Night Sky

Invited Charrette and Roundtable Discussion ‘Light First’
Organised by The Architects’ Journal and iGuzzini Lighting

Mega-cities like London are so lit up that they prevent us from experiencing the sky, disconnecting us from the passage of day and night, the rhythm of the cosmos, moon phases and the stars. Energy consumption and light pollution have become extreme in the name of modern comfort and a distorted concept of safety. Less lit cities not only are safe but are also calmer, more sustainable and sensual. London can reclaim the night sky by using the smallest amount of light where and when necessary. Smart urban lighting gives the opportunity to sensor surrounding light sources and adjust luminosity levels to achieve darker night environments. On a clear full moon lit night, or next to heavy vehicle traffic, lights would dim down; where and when necessary they would dim up. Our drawing focuses on Kentish Town, historically named after the combination of ‘ken’ (Celtic word for ‘green’) and ditch (referring to the River Fleet). We suggest to reconnect Ken-ditch with Ken-wood through a new dark green corridor that allows the night and biodiversity to thrive. All lighting would be interactive, low output, and powered by solar or kinetic energy (train or wind). A new sunset and moon viewing square is proposed to cover over the railway at Kentish Town, where the River Fleet passes underground. The terraced platform marks the beginning of a new pedestrian link leading to Parliament Hill, the Hampstead Ponds and Kenwood House. The first part of the path is illuminated by a sequence of touch-sensitive handrails. The touch of your hand activates sensors and colourfully illuminates the handrail 10 meters ahead of you, gradually switching off behind you. Approaching the park you find hidden lines of reactive LED lighting embedded in the ground. The light effect is inconspicuous and adjustable to weather change and the luminosity of the atmosphere, dimming on and off as you make your journey.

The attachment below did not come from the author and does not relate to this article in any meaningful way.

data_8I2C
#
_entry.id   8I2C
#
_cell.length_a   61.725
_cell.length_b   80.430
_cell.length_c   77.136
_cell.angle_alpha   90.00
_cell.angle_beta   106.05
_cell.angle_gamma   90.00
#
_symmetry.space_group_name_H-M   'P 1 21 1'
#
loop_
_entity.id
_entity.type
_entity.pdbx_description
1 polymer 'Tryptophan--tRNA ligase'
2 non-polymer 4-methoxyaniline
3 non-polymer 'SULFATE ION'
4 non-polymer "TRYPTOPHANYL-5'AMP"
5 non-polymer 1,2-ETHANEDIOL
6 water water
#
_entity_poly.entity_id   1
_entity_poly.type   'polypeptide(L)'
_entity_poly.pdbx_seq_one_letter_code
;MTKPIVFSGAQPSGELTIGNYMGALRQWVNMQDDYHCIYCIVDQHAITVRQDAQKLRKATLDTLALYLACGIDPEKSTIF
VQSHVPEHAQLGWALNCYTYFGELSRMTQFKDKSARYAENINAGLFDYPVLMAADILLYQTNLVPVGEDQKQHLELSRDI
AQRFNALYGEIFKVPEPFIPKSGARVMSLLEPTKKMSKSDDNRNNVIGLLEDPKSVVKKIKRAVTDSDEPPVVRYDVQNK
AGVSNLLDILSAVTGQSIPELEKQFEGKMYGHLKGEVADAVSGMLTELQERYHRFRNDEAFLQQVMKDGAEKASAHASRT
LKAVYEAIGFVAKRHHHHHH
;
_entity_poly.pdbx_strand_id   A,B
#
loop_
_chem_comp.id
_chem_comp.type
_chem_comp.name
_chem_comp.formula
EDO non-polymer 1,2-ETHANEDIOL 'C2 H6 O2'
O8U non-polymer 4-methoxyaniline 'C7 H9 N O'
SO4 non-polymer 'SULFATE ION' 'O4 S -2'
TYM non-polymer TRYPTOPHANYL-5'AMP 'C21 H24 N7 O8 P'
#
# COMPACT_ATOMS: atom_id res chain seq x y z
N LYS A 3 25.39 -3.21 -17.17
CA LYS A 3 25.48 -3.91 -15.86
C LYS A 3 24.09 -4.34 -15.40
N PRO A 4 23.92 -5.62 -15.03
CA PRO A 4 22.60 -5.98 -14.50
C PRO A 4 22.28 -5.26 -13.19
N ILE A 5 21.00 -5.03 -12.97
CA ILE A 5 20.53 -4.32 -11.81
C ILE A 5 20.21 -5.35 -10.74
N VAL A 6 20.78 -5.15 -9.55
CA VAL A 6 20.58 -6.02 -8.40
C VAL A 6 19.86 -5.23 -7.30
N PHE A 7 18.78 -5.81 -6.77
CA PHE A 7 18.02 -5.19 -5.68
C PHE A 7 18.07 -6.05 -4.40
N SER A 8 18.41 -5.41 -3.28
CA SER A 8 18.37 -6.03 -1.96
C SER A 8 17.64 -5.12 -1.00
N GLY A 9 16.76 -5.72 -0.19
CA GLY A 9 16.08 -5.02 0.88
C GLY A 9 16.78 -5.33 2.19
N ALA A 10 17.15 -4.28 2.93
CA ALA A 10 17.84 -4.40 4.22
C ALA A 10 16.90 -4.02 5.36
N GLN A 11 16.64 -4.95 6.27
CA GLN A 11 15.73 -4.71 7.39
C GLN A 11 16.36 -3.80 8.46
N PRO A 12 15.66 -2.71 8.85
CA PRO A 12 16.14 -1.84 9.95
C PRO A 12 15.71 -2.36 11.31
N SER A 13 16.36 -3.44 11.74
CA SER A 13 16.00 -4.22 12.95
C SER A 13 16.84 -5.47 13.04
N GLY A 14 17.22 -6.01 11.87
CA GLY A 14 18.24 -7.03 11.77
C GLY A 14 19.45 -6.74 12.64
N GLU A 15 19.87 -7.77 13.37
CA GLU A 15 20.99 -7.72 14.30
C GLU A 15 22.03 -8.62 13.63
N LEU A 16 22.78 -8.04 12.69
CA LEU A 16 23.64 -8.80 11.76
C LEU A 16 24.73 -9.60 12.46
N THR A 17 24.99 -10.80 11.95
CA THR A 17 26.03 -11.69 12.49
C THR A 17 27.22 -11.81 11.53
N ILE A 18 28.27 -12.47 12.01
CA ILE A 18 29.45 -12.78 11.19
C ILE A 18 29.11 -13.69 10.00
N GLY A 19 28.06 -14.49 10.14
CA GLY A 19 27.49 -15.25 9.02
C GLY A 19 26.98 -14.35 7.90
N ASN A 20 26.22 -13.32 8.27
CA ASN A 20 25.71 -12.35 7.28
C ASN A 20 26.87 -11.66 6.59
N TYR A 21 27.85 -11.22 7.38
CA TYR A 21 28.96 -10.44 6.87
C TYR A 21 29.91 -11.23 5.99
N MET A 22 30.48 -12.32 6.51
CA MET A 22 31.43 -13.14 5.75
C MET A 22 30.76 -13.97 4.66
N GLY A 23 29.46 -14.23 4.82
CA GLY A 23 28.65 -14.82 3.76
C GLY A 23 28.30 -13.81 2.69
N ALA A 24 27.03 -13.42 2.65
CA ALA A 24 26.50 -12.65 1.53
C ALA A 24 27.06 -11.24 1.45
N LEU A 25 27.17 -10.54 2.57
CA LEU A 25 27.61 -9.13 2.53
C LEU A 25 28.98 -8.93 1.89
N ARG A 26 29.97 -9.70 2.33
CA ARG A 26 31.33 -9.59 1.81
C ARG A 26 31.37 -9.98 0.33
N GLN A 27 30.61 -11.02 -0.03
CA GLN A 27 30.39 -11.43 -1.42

Our proposal was first of a series published by the AJ in the summer of 2014. It is available online here. For a view of the roundtable discussion follow this link.

For more details on our ideas for creating a chain of new public spaces in Kentish Town see Kentish to Kenwood.